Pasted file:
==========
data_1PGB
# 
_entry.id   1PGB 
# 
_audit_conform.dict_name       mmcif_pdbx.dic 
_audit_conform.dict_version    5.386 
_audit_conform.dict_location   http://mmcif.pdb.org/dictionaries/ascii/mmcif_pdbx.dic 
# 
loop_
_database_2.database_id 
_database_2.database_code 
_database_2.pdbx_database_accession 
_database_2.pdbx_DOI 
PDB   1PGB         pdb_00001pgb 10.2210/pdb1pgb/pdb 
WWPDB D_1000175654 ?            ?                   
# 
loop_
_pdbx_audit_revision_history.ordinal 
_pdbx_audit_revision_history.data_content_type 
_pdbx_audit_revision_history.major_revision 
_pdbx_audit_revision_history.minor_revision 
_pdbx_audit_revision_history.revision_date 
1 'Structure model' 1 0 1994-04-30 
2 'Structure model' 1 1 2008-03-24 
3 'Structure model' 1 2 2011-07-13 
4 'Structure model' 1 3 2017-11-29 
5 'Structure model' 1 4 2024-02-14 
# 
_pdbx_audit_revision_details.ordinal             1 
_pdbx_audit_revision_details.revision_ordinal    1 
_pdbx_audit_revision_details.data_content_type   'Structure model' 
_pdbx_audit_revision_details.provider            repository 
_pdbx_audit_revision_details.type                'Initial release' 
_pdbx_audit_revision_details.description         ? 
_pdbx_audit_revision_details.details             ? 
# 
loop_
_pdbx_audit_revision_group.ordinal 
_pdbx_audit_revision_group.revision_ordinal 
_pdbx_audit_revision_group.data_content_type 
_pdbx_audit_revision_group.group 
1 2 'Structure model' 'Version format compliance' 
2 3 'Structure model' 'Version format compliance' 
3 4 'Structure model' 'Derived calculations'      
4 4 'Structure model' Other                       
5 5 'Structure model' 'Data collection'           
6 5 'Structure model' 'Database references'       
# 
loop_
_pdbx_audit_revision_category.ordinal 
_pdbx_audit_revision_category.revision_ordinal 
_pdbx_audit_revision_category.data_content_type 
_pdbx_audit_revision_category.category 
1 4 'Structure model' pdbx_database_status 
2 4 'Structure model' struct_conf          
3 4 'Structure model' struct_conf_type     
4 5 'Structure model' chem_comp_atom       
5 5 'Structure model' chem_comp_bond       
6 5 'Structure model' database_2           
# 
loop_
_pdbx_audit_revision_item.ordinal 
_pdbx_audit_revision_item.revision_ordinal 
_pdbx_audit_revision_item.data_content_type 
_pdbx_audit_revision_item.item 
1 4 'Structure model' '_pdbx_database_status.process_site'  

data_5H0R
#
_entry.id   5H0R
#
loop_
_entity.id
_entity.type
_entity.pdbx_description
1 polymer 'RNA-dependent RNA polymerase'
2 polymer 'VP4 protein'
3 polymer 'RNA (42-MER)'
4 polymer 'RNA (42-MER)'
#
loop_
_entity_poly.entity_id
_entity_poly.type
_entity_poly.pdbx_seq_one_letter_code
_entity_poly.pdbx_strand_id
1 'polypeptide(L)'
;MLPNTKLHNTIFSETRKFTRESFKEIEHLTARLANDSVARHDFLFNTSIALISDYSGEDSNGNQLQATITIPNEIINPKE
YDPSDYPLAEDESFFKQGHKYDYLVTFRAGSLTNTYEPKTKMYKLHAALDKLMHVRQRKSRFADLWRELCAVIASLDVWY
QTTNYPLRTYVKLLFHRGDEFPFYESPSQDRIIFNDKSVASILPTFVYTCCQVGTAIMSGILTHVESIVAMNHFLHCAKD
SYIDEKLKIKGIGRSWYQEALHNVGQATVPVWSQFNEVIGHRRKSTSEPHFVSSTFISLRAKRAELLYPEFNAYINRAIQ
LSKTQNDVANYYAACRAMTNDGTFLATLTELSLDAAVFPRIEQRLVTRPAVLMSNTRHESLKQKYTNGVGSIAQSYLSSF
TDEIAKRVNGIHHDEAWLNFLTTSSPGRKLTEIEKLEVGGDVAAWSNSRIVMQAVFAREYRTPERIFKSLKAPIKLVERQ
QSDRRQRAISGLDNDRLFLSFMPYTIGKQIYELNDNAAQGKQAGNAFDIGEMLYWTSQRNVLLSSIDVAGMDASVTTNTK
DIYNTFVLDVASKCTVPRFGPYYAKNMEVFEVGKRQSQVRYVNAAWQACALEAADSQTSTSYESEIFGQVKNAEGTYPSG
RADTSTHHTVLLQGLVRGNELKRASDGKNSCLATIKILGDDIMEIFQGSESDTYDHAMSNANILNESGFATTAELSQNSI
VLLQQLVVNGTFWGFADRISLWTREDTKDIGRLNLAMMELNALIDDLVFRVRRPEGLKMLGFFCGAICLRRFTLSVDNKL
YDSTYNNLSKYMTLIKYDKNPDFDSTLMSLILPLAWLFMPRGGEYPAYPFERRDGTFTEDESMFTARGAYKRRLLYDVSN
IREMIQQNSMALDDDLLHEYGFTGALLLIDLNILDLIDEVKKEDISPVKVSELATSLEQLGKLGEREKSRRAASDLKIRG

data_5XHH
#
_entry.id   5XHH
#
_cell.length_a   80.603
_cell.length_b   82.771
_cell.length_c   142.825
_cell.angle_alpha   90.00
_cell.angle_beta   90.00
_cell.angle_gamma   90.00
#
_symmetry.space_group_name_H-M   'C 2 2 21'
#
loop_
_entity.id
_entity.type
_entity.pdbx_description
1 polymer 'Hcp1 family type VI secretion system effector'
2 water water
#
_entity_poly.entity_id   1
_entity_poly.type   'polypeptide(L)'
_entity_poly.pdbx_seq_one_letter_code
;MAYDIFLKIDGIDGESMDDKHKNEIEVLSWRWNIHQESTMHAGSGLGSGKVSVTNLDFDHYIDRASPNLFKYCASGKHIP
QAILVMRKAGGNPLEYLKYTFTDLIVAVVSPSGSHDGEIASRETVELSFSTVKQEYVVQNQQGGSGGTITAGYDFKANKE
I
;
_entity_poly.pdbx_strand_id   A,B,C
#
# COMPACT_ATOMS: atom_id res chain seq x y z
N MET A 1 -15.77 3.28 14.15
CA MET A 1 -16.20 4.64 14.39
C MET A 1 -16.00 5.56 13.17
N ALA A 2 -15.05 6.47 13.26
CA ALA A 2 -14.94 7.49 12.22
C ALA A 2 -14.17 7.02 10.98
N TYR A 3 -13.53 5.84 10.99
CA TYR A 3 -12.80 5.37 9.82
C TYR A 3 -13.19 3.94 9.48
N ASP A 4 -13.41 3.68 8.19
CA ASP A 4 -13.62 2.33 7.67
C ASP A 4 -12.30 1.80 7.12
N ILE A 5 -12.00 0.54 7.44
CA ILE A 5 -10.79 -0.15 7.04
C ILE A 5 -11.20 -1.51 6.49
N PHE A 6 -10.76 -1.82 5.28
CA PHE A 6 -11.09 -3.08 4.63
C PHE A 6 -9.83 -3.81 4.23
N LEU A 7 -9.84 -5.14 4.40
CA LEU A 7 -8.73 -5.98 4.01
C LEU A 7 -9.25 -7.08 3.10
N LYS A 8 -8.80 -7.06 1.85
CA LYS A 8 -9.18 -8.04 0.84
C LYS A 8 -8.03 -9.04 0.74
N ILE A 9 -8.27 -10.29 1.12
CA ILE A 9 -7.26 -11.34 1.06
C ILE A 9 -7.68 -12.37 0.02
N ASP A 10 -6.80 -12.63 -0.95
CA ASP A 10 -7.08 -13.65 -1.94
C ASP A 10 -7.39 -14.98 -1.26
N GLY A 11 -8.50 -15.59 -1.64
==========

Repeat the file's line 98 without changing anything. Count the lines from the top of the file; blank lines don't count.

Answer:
data_5XHH